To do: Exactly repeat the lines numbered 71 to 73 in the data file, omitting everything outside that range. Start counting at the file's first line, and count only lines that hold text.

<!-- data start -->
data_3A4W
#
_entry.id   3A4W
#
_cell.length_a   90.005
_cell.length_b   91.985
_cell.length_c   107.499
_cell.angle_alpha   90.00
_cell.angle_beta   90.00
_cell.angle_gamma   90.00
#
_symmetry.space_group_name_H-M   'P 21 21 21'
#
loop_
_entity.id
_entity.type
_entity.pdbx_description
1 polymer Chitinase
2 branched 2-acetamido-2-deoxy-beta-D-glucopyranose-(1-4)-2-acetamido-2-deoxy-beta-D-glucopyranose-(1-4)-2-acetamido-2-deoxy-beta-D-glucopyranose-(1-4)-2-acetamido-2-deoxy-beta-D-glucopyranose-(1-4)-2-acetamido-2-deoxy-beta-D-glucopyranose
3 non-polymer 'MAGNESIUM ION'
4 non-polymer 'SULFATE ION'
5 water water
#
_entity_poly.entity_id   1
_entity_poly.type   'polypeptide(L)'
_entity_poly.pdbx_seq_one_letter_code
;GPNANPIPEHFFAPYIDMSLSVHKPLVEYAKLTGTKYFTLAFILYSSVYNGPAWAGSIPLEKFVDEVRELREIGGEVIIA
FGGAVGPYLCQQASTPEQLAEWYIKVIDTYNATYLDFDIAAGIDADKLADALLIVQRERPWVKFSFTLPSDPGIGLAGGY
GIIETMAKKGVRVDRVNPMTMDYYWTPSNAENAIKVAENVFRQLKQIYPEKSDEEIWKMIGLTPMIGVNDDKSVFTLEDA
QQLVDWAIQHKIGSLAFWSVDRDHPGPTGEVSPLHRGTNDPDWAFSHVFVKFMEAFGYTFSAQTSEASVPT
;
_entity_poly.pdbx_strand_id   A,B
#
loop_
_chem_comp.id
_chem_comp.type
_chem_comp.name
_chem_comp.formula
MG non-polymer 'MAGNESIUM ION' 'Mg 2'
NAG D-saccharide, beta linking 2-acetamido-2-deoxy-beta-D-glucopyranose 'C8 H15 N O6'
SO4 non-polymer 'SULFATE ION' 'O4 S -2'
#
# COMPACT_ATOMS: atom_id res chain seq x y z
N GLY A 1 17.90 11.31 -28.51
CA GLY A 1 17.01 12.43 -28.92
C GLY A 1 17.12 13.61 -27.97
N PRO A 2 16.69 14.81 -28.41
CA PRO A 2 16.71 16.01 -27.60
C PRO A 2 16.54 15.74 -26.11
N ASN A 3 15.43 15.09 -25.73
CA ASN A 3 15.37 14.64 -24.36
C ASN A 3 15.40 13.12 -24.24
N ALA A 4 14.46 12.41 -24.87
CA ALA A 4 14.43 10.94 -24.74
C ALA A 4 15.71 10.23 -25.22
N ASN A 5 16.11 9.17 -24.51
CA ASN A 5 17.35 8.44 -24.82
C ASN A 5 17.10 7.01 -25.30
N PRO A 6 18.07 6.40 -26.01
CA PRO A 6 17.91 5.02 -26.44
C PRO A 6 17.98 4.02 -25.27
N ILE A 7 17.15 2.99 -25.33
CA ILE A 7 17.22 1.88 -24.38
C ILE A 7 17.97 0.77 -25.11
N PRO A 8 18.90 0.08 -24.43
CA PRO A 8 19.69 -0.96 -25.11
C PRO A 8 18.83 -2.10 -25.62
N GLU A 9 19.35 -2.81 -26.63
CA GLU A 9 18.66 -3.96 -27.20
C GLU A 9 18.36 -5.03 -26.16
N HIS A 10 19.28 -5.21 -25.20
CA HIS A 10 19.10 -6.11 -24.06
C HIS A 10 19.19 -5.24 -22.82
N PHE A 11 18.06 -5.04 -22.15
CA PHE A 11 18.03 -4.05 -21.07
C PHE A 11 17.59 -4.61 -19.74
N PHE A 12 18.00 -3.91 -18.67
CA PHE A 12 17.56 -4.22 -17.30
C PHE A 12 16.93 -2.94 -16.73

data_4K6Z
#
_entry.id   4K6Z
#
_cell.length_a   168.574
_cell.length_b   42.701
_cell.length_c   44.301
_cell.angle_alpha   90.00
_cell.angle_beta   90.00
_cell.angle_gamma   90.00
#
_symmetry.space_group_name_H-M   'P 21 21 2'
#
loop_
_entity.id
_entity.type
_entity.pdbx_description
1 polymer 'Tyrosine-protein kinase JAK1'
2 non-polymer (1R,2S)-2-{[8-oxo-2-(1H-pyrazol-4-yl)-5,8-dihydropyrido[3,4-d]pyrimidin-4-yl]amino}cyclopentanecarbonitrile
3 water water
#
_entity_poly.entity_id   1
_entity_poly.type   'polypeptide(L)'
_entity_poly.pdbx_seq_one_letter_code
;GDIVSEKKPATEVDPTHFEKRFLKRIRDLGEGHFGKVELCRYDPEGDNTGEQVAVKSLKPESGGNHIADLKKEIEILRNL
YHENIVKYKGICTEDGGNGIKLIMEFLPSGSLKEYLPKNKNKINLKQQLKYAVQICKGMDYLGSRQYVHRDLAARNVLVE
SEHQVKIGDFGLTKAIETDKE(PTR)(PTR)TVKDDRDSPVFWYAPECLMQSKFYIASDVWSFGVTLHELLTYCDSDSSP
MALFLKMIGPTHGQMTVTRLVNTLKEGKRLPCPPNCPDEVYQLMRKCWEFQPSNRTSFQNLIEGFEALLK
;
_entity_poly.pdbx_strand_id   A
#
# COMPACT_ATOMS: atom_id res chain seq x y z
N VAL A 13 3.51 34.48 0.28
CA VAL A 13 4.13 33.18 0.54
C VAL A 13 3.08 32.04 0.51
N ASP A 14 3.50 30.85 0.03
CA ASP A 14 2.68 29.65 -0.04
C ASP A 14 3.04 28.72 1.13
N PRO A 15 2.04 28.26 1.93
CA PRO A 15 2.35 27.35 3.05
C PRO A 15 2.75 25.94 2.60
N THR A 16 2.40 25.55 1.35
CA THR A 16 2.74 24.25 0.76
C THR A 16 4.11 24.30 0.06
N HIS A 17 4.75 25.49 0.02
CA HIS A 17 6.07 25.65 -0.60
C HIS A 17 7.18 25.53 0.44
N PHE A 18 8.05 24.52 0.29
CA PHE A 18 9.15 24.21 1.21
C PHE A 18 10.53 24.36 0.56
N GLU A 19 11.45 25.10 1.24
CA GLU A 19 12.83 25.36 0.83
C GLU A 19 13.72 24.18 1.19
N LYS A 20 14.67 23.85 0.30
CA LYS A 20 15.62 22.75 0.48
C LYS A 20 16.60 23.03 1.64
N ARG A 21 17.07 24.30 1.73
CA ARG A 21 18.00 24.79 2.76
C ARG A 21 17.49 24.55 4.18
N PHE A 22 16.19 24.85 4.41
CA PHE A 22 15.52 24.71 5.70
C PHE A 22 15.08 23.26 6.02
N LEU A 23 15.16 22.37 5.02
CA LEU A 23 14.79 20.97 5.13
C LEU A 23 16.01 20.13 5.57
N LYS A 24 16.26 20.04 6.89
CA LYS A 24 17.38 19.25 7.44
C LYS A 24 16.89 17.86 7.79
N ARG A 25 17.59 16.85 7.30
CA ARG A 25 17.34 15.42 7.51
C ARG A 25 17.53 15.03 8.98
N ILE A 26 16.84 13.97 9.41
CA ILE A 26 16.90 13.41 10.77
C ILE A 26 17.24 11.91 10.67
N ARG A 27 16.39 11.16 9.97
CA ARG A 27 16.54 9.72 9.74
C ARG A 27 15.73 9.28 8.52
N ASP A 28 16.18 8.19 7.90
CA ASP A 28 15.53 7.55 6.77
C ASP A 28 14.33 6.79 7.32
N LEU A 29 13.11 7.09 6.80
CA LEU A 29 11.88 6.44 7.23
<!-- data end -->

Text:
N HIS A 10 19.28 -5.21 -25.20
CA HIS A 10 19.10 -6.11 -24.06
C HIS A 10 19.19 -5.24 -22.82